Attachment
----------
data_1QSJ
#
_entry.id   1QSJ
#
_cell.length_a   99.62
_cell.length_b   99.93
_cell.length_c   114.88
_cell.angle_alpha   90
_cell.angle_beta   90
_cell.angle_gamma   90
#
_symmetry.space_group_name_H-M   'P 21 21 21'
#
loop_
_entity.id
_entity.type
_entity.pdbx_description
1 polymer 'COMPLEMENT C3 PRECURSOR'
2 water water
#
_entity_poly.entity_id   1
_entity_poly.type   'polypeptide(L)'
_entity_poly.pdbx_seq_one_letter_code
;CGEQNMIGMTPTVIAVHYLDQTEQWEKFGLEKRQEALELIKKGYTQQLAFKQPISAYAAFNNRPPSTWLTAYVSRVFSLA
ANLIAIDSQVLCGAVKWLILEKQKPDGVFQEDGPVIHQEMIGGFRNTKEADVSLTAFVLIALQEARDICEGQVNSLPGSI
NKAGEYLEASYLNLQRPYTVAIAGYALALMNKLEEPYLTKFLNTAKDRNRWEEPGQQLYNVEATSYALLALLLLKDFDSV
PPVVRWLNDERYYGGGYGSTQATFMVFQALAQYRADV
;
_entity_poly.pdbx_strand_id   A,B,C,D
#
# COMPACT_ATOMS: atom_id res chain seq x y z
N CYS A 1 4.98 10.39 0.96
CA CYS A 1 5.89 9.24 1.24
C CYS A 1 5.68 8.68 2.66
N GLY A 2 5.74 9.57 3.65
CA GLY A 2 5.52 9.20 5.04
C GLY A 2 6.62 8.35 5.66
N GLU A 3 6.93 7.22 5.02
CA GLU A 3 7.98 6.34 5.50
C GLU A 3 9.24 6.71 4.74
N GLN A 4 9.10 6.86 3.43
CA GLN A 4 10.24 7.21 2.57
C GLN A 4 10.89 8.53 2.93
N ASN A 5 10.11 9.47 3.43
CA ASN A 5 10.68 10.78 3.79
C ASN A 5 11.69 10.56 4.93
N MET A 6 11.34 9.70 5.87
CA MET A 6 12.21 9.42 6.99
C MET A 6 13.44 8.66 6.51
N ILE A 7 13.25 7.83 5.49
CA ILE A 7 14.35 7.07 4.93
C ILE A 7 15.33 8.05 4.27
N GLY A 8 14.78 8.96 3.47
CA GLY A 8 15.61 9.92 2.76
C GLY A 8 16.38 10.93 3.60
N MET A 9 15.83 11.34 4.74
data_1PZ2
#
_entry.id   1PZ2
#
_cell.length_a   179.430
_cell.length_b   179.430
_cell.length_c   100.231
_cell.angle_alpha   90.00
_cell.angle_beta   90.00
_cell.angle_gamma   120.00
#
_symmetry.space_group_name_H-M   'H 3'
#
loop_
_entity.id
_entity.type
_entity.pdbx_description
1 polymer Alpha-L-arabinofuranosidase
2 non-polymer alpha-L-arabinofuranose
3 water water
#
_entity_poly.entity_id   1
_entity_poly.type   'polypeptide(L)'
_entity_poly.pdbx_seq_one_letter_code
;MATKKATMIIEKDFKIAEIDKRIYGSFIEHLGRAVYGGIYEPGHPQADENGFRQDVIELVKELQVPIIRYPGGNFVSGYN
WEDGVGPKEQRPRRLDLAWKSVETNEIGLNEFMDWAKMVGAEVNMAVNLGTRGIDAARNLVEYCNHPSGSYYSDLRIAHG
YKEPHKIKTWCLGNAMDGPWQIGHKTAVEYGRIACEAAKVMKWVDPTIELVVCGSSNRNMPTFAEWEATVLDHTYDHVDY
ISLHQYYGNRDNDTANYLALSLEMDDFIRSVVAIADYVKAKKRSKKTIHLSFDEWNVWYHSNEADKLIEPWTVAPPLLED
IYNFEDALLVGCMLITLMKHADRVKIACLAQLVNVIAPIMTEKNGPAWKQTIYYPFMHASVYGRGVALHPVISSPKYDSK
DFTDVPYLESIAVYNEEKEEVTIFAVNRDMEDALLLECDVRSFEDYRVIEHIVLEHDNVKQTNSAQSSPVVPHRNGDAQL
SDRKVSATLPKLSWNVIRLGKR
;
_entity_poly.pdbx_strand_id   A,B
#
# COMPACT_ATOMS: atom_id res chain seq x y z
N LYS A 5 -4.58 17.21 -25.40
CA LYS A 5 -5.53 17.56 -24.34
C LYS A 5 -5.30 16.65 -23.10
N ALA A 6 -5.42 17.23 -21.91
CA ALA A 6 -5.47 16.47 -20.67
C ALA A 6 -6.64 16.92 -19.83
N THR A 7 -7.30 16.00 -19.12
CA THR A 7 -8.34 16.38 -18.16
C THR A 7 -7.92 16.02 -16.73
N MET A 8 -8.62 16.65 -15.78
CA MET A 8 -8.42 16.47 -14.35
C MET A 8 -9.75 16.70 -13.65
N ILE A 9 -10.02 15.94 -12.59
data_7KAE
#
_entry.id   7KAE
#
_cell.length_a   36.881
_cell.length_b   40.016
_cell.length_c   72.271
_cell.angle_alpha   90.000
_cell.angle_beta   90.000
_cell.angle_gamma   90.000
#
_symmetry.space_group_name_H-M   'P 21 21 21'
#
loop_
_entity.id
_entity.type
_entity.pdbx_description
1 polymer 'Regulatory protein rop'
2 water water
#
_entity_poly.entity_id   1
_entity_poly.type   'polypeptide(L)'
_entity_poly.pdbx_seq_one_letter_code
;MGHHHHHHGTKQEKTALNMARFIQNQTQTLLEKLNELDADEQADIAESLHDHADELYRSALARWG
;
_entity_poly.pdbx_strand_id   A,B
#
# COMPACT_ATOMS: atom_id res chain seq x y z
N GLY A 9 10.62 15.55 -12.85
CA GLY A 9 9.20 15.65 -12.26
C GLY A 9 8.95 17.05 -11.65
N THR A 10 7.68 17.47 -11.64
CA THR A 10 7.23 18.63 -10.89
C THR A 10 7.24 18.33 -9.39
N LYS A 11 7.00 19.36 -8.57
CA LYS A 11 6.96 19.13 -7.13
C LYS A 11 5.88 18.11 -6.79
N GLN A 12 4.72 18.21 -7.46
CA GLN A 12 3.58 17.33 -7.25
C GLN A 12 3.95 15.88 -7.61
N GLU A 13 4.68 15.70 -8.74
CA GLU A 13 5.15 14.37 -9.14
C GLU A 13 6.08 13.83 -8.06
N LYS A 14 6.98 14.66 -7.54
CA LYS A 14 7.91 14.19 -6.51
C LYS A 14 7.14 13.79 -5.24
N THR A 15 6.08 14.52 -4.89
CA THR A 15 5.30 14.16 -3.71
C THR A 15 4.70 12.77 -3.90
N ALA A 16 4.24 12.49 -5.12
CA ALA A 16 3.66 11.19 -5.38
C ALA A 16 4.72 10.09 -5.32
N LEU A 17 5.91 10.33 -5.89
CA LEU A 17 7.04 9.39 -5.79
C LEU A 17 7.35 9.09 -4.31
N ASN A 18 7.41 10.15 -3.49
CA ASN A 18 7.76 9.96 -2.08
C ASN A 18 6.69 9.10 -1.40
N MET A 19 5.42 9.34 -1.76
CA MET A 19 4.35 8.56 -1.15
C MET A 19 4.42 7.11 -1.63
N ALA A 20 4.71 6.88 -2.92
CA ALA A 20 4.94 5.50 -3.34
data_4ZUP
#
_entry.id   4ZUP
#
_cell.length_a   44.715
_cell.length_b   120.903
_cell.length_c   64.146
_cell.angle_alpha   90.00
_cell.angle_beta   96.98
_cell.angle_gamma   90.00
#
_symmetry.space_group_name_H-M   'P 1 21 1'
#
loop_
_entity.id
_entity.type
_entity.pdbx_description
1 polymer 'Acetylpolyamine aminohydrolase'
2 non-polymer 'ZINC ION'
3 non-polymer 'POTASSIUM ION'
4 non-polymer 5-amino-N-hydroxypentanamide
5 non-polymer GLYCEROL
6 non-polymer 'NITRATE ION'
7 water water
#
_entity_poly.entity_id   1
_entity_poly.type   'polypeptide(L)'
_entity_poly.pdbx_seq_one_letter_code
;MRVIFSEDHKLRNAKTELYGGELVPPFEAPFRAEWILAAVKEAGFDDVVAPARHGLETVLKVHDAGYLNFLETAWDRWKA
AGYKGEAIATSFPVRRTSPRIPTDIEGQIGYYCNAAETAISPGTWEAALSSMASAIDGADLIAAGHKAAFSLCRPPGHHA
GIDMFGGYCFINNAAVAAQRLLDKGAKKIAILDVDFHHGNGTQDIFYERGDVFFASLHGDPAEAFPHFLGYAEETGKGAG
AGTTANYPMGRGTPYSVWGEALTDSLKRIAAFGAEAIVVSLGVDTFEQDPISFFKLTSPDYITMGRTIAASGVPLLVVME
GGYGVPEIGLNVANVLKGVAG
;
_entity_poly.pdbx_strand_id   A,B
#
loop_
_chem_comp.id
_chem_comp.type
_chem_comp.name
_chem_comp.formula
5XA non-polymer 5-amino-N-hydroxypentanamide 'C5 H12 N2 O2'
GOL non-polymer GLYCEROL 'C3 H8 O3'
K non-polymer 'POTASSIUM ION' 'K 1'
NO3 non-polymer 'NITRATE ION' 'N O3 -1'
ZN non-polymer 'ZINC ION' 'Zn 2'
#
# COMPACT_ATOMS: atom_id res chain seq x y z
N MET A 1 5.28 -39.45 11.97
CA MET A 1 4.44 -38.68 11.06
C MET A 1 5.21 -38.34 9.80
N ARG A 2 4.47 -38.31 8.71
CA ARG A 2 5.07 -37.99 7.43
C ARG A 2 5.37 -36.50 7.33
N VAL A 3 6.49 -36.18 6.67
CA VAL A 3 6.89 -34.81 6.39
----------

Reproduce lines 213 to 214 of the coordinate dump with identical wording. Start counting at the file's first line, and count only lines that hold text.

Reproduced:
ZN non-polymer 'ZINC ION' 'Zn 2'
#